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    ABSTRACT: This preliminary study evaluated a method for assessing central noradrenergic function in children via the growth hormone response to a single dose of the alpha-2 adrenergic receptor agonist guanfacine and examined whether this measure distinguishes between attention deficit hyperactivity disorder (ADHD) boys with and without reading disabilities (RD). Plasma growth hormone was assessed before and after the oral administration of guanfacine and placebo in boys with ADHD who were divided into subgroups based on the presence (n = 3) or absence (n = 5) of RD. Guanfacine and placebo conditions did not differ at baseline, but peak growth hormone was significantly higher following guanfacine. The increase in growth hormone following guanfacine was significantly greater in boys without RD as compared to those with RD, with no overlap between the groups. Consistent with findings using peripheral measures of noradrenergic function, these preliminary data suggest that ADHD boys with and without RD may differ in central noradrenergic function.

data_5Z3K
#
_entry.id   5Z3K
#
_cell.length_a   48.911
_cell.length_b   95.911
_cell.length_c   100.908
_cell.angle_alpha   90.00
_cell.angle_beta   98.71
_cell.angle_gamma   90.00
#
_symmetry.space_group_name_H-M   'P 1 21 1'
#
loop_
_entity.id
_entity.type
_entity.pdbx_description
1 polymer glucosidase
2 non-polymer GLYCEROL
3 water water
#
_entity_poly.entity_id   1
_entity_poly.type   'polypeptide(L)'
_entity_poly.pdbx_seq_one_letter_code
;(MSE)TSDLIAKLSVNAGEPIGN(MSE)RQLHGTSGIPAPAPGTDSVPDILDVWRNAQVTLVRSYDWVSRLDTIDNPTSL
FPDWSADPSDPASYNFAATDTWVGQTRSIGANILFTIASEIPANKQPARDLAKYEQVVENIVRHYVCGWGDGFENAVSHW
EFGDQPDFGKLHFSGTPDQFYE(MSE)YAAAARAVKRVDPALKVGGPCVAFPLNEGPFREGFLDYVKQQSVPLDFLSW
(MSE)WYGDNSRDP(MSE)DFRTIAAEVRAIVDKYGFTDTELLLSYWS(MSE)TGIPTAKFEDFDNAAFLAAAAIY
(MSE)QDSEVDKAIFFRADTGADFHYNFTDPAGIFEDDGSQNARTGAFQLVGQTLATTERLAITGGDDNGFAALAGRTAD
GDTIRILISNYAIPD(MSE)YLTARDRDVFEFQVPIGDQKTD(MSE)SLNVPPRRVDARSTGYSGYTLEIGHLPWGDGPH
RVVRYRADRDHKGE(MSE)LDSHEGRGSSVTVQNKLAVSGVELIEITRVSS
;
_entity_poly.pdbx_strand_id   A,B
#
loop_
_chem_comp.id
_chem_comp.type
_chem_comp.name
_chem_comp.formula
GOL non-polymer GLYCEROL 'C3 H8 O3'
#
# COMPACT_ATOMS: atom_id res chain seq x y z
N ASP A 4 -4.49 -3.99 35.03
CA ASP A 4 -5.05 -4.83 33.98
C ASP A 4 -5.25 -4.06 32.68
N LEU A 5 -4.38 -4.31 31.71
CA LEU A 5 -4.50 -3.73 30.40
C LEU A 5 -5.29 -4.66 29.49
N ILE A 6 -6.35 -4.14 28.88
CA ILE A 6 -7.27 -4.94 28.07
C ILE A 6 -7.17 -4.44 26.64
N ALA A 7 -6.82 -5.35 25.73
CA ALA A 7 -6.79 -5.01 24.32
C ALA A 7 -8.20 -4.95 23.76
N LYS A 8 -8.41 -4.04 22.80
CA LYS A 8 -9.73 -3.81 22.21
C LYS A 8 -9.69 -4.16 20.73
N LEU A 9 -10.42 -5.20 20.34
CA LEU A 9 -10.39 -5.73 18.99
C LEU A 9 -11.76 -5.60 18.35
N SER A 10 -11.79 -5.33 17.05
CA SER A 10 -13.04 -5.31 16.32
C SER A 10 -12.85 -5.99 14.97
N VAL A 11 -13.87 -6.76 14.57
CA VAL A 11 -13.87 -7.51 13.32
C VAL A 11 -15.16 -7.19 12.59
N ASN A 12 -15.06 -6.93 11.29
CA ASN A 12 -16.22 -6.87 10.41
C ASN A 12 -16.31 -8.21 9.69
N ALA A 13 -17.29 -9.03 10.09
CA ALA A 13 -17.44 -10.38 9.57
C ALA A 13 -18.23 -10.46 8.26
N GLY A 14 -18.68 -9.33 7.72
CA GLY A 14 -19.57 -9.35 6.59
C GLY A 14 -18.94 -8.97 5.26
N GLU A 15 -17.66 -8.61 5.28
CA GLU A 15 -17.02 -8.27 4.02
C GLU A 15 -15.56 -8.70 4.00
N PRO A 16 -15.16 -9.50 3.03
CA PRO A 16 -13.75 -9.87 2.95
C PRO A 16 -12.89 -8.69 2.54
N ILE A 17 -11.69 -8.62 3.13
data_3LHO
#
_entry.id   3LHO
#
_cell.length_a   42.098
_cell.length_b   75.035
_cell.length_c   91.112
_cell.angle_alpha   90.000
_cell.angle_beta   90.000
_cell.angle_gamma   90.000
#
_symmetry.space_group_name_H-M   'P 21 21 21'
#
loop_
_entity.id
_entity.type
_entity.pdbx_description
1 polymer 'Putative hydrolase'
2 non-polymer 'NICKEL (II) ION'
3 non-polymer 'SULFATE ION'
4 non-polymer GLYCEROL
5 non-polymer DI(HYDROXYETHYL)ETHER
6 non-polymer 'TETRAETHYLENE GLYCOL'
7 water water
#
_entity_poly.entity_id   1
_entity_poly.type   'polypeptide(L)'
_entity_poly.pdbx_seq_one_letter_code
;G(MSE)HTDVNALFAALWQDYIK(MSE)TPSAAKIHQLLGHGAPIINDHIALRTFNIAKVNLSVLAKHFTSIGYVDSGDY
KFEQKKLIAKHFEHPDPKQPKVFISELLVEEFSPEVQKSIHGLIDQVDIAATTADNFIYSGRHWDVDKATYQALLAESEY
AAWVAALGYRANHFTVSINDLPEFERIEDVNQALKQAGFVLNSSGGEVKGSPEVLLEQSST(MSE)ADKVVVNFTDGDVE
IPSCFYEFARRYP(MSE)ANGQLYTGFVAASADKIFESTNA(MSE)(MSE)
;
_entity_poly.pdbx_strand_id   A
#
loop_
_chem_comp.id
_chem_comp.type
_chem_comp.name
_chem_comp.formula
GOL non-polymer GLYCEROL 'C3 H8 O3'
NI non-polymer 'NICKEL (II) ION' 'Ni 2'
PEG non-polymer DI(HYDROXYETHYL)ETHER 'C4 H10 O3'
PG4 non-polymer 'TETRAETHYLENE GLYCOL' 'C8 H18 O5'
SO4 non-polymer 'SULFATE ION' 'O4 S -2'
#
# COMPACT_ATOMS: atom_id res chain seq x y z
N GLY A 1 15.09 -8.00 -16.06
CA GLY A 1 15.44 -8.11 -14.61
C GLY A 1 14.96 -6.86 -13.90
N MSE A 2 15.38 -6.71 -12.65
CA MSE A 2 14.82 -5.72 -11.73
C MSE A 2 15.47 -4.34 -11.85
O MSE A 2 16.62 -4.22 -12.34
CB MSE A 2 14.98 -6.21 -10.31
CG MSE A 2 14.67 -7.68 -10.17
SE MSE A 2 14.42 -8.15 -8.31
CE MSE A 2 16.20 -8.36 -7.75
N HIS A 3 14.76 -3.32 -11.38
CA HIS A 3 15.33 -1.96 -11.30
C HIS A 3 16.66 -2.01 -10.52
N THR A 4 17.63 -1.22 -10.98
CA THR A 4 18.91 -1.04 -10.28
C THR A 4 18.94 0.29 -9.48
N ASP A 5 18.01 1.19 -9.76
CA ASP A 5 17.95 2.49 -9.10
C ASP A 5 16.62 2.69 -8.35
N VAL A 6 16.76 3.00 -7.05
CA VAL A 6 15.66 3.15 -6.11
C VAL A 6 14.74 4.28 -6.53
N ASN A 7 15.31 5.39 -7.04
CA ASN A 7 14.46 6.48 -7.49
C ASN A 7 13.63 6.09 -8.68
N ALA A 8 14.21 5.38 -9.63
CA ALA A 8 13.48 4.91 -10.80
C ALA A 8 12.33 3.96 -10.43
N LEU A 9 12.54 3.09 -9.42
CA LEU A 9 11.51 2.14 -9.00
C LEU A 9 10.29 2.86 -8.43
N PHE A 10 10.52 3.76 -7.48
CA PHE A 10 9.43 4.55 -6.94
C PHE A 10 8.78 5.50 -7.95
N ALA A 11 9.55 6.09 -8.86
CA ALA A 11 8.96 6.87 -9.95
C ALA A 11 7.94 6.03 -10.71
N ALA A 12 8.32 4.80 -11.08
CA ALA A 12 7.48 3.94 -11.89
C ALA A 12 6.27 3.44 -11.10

Journal of Child and Adolescent Psychopharmacology 02/2003; 13(3):283-94. · 2.77 Impact Factor